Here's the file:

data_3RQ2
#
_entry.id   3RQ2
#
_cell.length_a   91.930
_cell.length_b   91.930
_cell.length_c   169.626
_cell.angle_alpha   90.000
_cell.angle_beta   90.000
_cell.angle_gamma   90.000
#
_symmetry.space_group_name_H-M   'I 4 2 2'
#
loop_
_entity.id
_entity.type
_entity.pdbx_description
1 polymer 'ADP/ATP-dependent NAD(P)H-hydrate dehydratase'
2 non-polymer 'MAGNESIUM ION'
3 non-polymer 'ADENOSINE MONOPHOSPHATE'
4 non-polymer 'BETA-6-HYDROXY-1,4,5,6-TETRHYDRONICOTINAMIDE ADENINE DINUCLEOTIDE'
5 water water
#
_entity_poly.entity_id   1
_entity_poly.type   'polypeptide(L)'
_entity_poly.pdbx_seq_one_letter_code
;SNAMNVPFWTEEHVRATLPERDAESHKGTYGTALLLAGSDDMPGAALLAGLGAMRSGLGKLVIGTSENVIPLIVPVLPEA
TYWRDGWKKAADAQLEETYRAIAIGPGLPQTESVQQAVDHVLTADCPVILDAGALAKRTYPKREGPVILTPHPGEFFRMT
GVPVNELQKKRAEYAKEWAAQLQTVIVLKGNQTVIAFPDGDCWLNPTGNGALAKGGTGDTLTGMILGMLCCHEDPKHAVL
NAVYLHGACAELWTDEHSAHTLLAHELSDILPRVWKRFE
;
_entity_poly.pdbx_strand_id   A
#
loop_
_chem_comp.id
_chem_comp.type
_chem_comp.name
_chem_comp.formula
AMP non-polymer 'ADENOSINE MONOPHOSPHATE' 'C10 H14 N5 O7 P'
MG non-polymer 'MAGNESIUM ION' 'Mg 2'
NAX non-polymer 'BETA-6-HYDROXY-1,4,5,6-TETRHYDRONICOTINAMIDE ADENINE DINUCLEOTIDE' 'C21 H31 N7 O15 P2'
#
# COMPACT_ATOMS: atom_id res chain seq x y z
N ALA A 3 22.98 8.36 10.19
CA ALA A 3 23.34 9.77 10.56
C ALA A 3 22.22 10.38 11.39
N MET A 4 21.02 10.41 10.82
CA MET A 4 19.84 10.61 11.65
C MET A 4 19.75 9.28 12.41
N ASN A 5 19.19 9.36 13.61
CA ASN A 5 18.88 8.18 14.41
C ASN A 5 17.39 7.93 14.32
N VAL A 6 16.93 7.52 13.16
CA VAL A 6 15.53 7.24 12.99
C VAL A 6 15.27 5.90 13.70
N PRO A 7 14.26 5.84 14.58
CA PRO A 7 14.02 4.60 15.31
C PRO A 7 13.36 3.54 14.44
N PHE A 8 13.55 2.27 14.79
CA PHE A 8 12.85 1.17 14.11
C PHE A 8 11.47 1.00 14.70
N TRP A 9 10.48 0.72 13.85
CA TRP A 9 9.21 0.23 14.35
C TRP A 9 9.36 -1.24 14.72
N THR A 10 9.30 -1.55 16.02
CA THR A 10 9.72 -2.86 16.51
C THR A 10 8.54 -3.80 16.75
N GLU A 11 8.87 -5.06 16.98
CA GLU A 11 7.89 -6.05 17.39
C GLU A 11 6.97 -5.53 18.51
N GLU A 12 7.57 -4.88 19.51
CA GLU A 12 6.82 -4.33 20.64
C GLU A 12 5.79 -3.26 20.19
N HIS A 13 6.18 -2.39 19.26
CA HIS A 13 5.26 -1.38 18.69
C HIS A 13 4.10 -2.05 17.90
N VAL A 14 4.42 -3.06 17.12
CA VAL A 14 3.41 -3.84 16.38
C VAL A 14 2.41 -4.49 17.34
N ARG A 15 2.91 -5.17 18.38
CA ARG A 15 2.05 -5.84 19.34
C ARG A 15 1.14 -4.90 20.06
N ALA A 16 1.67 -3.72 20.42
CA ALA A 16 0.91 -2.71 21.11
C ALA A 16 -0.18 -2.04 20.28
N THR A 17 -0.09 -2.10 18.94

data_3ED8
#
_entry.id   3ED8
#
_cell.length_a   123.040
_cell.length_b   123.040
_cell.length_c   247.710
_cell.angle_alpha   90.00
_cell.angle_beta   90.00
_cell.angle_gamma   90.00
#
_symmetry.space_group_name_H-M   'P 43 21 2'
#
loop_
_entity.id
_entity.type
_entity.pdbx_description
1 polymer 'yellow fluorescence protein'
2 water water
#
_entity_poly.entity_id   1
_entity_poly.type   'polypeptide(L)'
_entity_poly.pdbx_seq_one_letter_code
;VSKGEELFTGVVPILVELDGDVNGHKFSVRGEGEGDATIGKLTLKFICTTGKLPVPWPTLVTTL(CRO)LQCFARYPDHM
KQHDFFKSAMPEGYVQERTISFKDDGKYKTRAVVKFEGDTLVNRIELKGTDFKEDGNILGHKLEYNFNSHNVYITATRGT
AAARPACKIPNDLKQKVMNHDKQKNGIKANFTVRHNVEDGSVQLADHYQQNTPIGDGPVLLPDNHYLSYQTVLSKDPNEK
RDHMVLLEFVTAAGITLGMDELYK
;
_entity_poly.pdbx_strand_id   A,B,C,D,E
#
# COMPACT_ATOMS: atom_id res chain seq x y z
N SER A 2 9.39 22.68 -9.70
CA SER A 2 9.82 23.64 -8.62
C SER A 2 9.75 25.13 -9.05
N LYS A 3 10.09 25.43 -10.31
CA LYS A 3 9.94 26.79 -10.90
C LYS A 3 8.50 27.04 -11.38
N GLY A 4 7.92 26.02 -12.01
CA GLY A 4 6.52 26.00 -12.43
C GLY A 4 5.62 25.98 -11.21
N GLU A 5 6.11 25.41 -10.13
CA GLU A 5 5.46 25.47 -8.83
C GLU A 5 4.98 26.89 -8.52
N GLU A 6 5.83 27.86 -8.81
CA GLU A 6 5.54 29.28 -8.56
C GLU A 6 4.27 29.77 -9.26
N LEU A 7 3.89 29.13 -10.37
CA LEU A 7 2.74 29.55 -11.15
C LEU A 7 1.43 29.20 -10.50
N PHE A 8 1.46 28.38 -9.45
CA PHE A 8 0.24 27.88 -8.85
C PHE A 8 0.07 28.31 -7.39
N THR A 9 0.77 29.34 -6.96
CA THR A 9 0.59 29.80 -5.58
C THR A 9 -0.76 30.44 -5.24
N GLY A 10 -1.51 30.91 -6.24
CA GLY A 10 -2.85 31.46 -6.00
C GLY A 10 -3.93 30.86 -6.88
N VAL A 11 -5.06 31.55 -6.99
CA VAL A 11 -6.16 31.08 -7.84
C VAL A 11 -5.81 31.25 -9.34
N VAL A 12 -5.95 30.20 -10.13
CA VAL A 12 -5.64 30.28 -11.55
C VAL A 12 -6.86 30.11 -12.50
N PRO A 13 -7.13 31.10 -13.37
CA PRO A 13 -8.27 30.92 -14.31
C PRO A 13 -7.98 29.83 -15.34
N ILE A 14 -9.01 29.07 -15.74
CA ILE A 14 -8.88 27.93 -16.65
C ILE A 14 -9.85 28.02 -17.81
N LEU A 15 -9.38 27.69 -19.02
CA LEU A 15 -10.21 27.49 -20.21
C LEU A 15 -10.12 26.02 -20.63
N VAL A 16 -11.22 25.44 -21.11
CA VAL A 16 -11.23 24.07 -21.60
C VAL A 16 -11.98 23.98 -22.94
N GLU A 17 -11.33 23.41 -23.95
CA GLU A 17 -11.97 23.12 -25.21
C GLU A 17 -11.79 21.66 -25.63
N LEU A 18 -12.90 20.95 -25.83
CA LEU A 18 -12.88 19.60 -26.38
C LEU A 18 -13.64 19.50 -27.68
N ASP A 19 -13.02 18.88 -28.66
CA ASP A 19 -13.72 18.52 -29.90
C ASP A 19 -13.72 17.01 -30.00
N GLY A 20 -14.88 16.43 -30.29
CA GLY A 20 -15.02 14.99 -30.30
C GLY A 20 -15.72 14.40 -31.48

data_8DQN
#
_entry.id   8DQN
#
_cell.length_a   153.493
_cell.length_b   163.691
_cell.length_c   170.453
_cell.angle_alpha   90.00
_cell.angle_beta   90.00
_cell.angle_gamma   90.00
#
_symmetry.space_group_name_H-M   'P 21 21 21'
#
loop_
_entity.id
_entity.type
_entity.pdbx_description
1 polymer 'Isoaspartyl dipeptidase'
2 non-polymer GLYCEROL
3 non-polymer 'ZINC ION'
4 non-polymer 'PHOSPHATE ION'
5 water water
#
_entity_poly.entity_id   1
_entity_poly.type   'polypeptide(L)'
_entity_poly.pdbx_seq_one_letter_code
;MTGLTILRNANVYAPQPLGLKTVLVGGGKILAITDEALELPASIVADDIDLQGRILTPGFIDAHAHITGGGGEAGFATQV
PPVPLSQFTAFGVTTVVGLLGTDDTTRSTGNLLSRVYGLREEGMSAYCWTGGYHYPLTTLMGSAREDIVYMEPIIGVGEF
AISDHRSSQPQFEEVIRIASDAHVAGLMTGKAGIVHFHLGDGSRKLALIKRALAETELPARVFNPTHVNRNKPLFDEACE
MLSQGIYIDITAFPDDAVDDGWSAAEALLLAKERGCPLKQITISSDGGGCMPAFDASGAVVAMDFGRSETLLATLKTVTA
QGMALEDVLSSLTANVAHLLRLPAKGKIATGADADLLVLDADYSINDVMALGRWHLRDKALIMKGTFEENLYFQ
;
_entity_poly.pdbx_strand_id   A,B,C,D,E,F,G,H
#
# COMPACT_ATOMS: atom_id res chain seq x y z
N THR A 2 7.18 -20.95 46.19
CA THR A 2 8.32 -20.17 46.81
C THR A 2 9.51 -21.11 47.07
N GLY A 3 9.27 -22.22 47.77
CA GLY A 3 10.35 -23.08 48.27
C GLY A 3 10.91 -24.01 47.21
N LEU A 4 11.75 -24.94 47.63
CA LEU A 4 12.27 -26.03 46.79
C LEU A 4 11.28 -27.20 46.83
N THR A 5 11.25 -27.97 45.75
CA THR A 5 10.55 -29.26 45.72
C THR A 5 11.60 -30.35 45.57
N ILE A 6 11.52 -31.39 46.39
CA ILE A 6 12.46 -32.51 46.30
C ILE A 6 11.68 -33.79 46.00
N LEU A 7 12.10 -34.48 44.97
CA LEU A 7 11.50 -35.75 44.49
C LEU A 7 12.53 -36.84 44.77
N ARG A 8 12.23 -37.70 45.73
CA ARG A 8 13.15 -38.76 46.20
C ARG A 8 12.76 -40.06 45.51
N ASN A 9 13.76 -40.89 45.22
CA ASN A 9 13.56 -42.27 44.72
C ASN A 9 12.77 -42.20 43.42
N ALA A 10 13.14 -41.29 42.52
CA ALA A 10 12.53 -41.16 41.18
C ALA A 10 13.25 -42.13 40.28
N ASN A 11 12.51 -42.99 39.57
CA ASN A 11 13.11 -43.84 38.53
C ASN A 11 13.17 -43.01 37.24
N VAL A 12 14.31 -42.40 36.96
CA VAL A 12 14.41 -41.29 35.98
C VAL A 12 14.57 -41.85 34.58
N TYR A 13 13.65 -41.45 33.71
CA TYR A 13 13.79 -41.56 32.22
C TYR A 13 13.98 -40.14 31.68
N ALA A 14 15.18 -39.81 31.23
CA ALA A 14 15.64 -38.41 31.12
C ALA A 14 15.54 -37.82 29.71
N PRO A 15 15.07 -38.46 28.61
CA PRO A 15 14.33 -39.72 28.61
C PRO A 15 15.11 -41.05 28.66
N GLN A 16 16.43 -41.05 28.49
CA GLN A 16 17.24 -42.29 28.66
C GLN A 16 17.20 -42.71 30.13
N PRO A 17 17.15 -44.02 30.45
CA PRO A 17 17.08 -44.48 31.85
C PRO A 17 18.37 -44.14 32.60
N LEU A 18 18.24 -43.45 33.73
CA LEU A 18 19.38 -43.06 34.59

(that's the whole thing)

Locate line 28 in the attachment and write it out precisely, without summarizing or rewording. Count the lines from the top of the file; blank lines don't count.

TYWRDGWKKAADAQLEETYRAIAIGPGLPQTESVQQAVDHVLTADCPVILDAGALAKRTYPKREGPVILTPHPGEFFRMT